City of Powell River councillors have directed staff to write provincial officials about lifting COVID-19 mandates to address labour shortages in critical areas such as health care and the public service.
Robin Murray, speaking at the July 5 committee of the whole meeting, said he was appearing because at a previous meeting, councillor Rob Southcott had spoken about the ambulance service here lessening its service capacity. He said there is also fewer staff at the hospital and long-term care, and businesses are struggling for workers.
“Part of the reason there are shortages of workers is because the baby boomers are getting older and they are retiring; now, we are having a labour shortage,” said Murray. “Along comes COVID-19 and the provincial government decided to instill a mandate last fall, preventing workers who don’t want to get the vaccine, or not wanting to disclose their health status, resulting in many of these people losing their jobs. There are too many shortages and it’s affecting people in our town.”
He said in other jurisdictions, mandates are being dropped and workers are being brought back to work to look after people.
“The mandates may have made sense last fall, back when delta (COVID-19 variant) was going through,” said Murray. “In the wintertime, we had omicron come through and everyone got sick, whether you were vaccinated or not. The mandates were starting to be lifted elsewhere. It’s time for BC to do the same.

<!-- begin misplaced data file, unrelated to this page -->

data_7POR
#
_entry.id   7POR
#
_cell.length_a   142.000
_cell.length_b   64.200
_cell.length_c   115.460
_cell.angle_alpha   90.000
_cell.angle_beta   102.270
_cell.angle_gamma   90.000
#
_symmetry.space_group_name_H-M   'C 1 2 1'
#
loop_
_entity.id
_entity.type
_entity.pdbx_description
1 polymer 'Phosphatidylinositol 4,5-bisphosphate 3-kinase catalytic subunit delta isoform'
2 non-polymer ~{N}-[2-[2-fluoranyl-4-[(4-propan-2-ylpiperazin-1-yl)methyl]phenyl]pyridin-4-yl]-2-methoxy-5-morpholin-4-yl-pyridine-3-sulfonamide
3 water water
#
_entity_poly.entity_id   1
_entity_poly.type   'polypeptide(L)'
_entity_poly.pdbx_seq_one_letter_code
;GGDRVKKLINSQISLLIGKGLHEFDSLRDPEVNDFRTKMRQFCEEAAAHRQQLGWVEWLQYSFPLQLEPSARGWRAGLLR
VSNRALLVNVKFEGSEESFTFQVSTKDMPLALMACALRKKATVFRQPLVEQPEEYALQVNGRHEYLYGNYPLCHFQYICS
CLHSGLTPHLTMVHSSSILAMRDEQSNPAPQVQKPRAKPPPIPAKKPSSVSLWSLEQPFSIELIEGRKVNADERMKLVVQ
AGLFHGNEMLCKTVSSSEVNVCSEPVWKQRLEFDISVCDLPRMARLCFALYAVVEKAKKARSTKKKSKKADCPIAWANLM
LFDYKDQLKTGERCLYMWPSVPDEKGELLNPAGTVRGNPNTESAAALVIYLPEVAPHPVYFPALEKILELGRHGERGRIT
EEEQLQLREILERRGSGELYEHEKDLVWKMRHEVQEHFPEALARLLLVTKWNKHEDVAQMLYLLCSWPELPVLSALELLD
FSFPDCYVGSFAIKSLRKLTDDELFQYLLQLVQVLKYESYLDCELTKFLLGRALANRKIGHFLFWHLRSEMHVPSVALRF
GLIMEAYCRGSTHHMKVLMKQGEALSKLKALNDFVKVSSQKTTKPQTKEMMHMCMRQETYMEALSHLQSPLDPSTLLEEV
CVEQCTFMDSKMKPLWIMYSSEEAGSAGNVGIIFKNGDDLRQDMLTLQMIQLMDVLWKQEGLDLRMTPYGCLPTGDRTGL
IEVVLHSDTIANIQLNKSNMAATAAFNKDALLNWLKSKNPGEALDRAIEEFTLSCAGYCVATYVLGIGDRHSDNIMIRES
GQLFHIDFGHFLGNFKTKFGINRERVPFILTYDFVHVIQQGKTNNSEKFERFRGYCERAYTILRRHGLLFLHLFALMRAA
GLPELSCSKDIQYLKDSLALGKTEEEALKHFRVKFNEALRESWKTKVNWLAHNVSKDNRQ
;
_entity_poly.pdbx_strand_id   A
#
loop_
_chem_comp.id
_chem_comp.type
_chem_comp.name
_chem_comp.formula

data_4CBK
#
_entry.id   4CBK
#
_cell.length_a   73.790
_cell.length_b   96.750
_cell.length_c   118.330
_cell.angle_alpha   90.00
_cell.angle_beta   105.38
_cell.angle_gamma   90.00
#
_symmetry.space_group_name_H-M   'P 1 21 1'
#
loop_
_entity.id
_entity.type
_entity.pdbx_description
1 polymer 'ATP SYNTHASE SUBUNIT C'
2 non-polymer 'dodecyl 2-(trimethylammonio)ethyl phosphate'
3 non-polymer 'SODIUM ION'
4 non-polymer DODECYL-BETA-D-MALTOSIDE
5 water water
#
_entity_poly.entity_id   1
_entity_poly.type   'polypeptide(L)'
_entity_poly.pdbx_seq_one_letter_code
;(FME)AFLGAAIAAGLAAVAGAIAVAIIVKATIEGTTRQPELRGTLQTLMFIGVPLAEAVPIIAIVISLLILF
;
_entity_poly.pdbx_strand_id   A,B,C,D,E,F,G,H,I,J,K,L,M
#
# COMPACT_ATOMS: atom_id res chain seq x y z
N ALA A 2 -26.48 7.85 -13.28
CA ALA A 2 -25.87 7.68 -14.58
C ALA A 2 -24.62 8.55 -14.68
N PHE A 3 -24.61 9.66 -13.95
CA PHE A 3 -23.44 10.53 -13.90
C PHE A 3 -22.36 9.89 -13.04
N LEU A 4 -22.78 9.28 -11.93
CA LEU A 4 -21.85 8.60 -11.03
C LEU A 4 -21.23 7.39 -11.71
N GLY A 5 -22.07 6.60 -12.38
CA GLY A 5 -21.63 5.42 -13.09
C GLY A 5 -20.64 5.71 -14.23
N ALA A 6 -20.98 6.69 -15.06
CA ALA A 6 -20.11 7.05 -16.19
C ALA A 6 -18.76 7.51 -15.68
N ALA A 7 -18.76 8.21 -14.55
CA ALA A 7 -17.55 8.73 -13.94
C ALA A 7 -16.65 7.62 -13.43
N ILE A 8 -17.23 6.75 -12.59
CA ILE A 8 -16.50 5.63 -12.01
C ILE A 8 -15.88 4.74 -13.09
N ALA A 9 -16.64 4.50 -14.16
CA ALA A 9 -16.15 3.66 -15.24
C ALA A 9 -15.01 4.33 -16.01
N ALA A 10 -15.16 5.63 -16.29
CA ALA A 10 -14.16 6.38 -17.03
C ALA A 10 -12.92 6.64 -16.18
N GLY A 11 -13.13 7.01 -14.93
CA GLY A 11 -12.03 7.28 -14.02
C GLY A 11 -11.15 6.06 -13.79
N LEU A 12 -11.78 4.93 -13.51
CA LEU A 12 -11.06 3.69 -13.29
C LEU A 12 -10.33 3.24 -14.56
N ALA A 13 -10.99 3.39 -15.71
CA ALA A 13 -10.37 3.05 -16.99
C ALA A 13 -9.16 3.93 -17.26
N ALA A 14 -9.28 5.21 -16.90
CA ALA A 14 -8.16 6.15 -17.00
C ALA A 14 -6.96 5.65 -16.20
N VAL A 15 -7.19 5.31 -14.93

“We all need to say something and tell the government to drop the mandates, and please help. I would like to ask council to write to the province and ask them to drop the mandates, and let employees and contractors come back to work. The lives of our people in Powell River are being affected and we need to look after them.”
Murray asked councillors to write the premier, minister of health and provincial health officer, requesting reinstatement.
Councillor Rob Southcott said he would wholeheartedly support sending a letter to the province.
“We’ve had enough divisiveness in our society and our community,” said Southcott. “It’s erosive and we can’t solve problems if we are divided. I would like to move that this goes to staff to have a letter sent to the province, so our province does what other jurisdictions are doing.”
Councillor Cindy Elliott said there were a couple of reasons for the government-imposed mandates, because it was trying to encourage the highest number of people possible to get vaccinated.
“Our numbers are pretty high in this province and they are about as high as they are going to get,” added Elliott. “The second reason was to keep health care areas as risk-free as possible with respect to COVID-19. I think we’ve reached the threshold there as well.
“At this point, the labour shortage is more dangerous than the risk to COVID-19 in our health care settings, so we need to address that labour shortage in a whole bunch of different ways. One of them would be to not require people to have vaccines to work if they were working there before.”
Staff was directed to draft a letter to the provincial government regarding lifting of mandates for health-care workers, long-term care workers and members of the public service.